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Active recovery for combat sports

Active recovery for combat sports

The practice of combat sports leads to the production of intense efforts for the human body and are often carried out in anaerobic conditions, this is the case for judo, English boxing, MMA or even karate. The consequence being that the solicited muscles acidify strongly. Studies have shown that after an intense sports session, practicing a low intensity activity allows a faster return of abilities., this is active recovery.


The benefits of active recovery


Combat sports are therefore the most demanding sports disciplines in terms of training and recovery is not lacking in the rule. Practicing a combat sport such as Ju Jitsu or judo mobilizes the whole body and is very demanding in terms of energy effort. Active recovery has many benefits. Indeed, after having done your session, devoting time to a low intensity activity allows you to maintain a relatively high blood flow which allows your muscles to be replenished with oxygen-laden blood and therefore eliminate the toxins present. . Especially since an active recovery also allows a decrease in the acidity of the muscles, or having a pH that is too low will disrupt the regeneration of energy reserves.
The ideal is to devote days in your training schedule to recovery, it is a recovery that allows us to stay in motion and avoid the slack and low morale that we often feel. the days we don't train because we can recoveractive off days if you want to stay active.

What type of active recovery after a combat sports session?


The complexity of combat sports training such as English boxing where the whole body is used makes it difficult to target a particular area, so recovery must be optimized according to the areas worked. The principle is to engage your body in a continuous effort but with a low intensity, you have to be careful that these recovery phases are not intended to prolong the effort. In general, we practice a low-intensity recovery activity (at 50% of the VMA for running) to stabilize our heart rate, we greatly reduce the intensity of the training to reaccustom our body.

  • Walking: what is the simplest is often the most effective, after a boxing session, returning from the gym to your home provides a complete activity perfect for relaxing your body without rushing it and losing a few calories.

  • Yoga: it is very gently that we come to recover, we work on our balance and our mobility while making our joints and muscles work.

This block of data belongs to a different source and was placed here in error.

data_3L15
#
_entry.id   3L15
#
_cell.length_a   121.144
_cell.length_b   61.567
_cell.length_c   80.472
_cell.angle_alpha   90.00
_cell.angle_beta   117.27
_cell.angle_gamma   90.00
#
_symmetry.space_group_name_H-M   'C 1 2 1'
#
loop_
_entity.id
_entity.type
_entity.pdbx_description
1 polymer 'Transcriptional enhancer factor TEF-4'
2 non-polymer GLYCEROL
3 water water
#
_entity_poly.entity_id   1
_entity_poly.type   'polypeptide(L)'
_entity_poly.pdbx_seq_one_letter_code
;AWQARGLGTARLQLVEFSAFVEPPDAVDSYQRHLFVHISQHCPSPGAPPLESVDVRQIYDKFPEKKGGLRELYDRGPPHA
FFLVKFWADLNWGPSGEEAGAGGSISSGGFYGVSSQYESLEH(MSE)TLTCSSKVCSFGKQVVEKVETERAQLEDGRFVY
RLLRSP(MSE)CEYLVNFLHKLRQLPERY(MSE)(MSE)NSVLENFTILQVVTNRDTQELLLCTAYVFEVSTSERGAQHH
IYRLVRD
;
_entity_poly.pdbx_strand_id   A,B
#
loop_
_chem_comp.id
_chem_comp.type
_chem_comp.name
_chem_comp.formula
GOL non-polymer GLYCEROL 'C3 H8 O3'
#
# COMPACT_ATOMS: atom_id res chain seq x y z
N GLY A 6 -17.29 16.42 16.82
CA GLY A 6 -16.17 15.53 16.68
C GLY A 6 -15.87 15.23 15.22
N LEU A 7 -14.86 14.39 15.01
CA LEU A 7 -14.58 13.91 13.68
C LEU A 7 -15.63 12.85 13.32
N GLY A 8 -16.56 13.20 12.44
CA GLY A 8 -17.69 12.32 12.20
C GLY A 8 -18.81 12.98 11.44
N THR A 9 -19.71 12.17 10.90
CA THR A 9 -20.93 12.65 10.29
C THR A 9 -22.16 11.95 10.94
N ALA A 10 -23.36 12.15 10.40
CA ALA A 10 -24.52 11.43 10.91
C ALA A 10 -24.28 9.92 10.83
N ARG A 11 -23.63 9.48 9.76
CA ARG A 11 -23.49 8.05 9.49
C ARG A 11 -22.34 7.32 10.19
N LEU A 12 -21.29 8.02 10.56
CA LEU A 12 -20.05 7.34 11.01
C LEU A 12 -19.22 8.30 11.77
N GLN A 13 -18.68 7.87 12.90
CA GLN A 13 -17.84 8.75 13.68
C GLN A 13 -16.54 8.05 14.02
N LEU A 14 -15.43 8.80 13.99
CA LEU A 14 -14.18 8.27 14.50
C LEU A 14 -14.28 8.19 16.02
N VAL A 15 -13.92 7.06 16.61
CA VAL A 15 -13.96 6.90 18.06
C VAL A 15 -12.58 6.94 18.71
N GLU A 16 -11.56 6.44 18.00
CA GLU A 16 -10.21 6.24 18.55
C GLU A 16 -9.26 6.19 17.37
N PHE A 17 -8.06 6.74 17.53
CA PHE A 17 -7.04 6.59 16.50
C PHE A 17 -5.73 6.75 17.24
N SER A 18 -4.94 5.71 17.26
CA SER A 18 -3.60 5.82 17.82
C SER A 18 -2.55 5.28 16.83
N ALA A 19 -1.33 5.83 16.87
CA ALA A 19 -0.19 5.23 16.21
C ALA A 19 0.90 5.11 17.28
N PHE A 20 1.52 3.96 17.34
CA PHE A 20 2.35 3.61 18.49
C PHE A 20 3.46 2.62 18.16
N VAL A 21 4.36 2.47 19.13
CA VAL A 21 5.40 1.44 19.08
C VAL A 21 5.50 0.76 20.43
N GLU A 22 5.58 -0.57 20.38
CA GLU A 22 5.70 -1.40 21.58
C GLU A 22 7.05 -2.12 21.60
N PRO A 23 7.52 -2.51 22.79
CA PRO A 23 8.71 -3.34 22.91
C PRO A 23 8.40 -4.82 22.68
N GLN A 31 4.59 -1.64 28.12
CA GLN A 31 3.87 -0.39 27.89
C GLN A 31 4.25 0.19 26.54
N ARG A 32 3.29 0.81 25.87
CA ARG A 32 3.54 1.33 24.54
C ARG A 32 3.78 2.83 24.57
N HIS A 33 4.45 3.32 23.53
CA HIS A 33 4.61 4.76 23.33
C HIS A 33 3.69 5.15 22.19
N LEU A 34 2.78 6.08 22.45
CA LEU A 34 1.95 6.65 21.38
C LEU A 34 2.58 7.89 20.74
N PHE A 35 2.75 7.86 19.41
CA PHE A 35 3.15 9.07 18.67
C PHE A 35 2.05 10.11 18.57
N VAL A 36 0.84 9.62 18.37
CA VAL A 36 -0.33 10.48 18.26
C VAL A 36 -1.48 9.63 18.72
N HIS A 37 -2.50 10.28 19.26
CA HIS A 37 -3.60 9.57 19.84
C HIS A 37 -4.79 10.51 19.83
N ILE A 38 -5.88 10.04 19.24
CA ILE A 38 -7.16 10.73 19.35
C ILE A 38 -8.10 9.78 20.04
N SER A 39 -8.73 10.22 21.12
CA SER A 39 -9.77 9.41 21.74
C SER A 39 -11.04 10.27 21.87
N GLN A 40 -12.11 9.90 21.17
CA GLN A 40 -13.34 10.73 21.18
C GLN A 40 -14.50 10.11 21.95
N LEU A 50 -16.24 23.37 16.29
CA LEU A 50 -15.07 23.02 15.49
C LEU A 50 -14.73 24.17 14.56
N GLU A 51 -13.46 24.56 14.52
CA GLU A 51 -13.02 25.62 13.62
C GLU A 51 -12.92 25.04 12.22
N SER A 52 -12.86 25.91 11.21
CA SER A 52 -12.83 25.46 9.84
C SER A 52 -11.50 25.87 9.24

• Cycling: at low intensity it is a very good activity to recover, practicing outdoors is to oxygenate the body and the mind perfect for feeding the muscles, a short 1 hour ride is perfect for recovering from a coaching.

  • Swimming: it is the most complete activity that works the whole body without the risk of injury, the simple fact of doing lengths without a specific goal is perfect for recovery. Swimming can be practiced during the days off and not right after your boxing session as this could lead to aovertraining.

The recovery product: the NØKO Post Training


To help you in your active recovery, we advise you to take thePOST-TRAINING from NØKO Foods is ideal in the post-workout phase and will allow you to take care of yourjoints and muscles for more effective active recovery. You will find therevegetable proteins, microalgae, glycine and BCAA. It is the perfect post-workout product that provides calcium, vitamin C and magnesium that contribute to normal energy metabolism.



Photographie d’une personne pratiquant une récupération active après une séance de boxe

References

Active recovery: When, how and why https://www.sportif-mytho.com/rcupration-active-comment-quand-et-pourquoi


What is active recovery https://www.cerclesdelaforme.com/blog/coaching-sportif/c-est-quoi-la-recuperation-active/


Scrubbing: optimizing its recoveryhttps://www.broussal-derval.com/2018/11/12/le-decrassage-optimisation-de-la-recuperation/


Heyman E, B DEG, Mertens I, Meuusen R (2009) Effects of your recovery methods on reated maxmal rock climbing performance. med Sci Sports Exercise 41: 1303-1310


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